By Christian Viveros-Faun√©
By Miriam Felton-Dansky
By Tom Sellar
By Tom Sellar
By Jessica Dawson
By Tom Sellar
By R. C. Baker
By Tom Sellar
In the 1930s, dances with political heft proliferated on New York stages. They might be stylishly abstract, like Martha Grahams Chronicle, or more heavy-handed. As dancer Jane Dudley once recalled, the most earnest pieces could be summed up like this: Two skinny women stand for the hungry masses and a stouter one for the fascist threat). These days, if the disquieting times rouse choreographers social consciousness, they have the arsenal of postmodernism at their disposal. They can layer videos, speech, and movement. Techniques of collage and juxtaposition can bring unlike elements into resonant union.
Both Alex Escalantes Clandestino and Victoria Markss Not About Iraq a few weeks ago transformed Saint Marks into an arena for questioning national policies, but in dissimilar ways. Escalante, born in California to Mexican immigrants, begins his piece grimly. We enter the church, blinded by a light trained on us; our programs are stamped; the cell-phones-off speech comes as a command. Yet four white fabric walls turn the space into a dance hall, with chairs ranged around its four sides. Escalante juggles two ironically conjoined issues: the growing harshness of U.S. immigration policies and the nostalgia of many transplanted Mexicanswhether here legally or illegallyfor their homeland. p> One early scene in Clandestino, is, to me, the most interesting and, in some way, the most pungent, even though it attacks the works themes obliquely. Tightly pressed together, Renée Archibald, Pedro Osorio, and Escalante turn within their clump, traveling around the room with tiny rhythmic steps (part bounce, part shuffle), gazing about warily. They keep stepping even when Sandy Tillett tries to force her way into the group, and continue when she, finally absorbed, herds them where she wants to go. The image speaks of clannishness, of fear, of difficult journeys, and it connects on a movement level with some later rowdy, quick-stepping dancing in couples.
Escalante filters the points he wants to make through personal channels, with entertaining, thought-provoking, but sometimes awkward results. When the mood within the clump lightens, the dancers interview one another about their parentage as they travel the perimeter of the room. They press the mic theyve been toting on members of the audience and ask about their backgrounds, their views on immigration, and whether they like Mexican food. (This sequence doesnt quite come off, partly because those queried invariably talk too softly.)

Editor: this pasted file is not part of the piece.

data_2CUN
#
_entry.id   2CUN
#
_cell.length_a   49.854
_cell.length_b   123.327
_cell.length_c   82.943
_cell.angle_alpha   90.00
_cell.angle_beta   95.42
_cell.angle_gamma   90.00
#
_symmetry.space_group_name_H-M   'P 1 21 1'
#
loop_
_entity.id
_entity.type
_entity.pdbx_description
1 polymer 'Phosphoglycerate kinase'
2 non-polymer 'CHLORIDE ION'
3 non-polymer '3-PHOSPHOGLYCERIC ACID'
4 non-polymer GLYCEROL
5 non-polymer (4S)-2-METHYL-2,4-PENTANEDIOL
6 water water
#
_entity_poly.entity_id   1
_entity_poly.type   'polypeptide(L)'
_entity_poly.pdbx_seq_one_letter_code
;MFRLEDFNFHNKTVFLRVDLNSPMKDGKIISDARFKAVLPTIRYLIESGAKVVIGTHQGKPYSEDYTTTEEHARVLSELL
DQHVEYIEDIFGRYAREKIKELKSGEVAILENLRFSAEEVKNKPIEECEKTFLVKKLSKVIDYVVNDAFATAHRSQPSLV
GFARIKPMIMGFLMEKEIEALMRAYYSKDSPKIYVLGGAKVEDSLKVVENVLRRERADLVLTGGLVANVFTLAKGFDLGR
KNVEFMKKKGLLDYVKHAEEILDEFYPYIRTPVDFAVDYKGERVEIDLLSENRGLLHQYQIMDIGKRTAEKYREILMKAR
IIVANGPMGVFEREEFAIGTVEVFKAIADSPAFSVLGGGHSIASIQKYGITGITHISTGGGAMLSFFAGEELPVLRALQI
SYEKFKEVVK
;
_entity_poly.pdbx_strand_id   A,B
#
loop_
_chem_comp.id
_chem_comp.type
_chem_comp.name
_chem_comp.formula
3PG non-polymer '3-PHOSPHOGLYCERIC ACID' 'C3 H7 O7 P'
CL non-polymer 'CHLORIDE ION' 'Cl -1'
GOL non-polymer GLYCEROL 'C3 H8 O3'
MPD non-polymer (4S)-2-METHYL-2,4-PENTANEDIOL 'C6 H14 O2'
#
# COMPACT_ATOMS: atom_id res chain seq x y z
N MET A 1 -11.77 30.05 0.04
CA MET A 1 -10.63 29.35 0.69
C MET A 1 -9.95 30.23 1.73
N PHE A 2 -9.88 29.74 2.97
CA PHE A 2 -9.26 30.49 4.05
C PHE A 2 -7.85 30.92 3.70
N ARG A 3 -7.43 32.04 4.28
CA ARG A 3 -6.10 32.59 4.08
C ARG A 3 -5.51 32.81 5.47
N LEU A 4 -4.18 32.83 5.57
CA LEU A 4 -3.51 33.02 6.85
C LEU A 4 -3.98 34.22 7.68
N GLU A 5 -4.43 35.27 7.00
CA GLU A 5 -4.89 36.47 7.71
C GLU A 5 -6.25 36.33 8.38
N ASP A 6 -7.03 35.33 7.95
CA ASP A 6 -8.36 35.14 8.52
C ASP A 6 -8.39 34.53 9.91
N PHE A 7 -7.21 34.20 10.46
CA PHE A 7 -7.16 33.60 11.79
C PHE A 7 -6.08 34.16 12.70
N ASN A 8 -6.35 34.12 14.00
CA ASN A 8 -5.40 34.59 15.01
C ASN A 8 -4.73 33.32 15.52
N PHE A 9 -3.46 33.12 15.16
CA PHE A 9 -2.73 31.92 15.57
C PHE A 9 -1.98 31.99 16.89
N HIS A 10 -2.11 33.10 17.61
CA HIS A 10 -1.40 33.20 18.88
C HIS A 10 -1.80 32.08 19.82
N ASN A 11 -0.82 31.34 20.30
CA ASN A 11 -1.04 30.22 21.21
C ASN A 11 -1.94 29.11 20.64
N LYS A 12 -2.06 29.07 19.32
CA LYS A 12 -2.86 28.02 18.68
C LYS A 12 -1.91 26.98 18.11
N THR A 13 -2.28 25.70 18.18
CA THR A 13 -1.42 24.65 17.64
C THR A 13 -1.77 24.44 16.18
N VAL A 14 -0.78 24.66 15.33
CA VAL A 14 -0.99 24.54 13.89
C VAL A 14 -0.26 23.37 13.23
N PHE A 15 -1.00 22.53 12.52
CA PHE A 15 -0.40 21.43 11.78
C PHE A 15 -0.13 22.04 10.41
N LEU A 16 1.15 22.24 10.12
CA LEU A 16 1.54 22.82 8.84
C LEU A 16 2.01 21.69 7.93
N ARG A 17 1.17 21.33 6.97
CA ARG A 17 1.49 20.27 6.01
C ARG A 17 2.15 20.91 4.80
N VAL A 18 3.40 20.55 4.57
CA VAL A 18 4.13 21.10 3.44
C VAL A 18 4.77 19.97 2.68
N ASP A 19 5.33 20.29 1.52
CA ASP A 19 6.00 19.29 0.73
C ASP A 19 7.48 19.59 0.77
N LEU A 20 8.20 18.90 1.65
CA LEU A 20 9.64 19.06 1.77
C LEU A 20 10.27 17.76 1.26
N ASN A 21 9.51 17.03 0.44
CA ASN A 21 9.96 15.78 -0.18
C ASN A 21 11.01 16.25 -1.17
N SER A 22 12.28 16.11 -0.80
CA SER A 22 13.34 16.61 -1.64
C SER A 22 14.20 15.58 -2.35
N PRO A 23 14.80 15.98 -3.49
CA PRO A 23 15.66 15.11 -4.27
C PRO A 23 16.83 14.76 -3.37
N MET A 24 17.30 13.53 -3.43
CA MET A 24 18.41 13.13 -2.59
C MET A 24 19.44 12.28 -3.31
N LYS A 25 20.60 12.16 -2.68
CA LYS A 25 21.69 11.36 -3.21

Over the course of the work, Escalante introduces us to his family and his childhood via slides and gabbled narration. He translates a man-went-into-a-bar joke told by a jovial on-screen Mexican man. It involves an incorrect interpretation of an order in a bar whose customers are deaf-mutes andwhen the dancers pick up the gesturesis meant to remind us of cross-cultural mistranslations. We see videos of nervous men near the border in Tijuana, and at one point the dancers crawl for a long time on their bellies while Joe Levasseur darkens the lighting. Onscreen on each wall, Escalantes parents respond to questions he delivers live. Yes, they have green cards and a better life here in the U.S., but they visit Mexico every summer, and when they leave to come home to California, everyone cries. The three red-shirted musicians who call themselves Los Immigrates del Sur chug around the space, playing guitars and accordion and singing the plaint of an illegal immigrant. His assimilated children have become strangers to him; he lives in a golden cage, but a cage is a cage.
Despite the power of the subject, Escalantes tone is more one of nostalgia for compromised traditions and regret for the sadness that underlies the lives of the uprooted than one of anger over immigration policies. When snuggled-up couples dancefeet flying, hips swingingwe see the joy of Saturday-night get-togethers. Recorded dance tunes and melting songs in Spanish bring the spectators into the dance. All we need is a few bottles of Dos Equis to forget the pain for a while.
When Taisha Paggett enters, calls out lights up, and begins to perform slow, generous movements, Marks speaks up from a seat in the audience. This is beautiful! she says, smiling at us. Isnt this beautiful?! Shes right. Paggett, a tall, slender African-American woman is indeed gorgeous. She maintains her serene control, while distant voices mutter in Ross Levinsons sound design, and Marks, on her feet now, becomes more insistent about what beauty is and what truth is. She also says, This is about power, and her pleased explanations begin to seem more and more disturbing in relation to Paggett, irrevocably hitting home when the dancer falls and lies panting fiercely and Marks tells us Everything is O.K.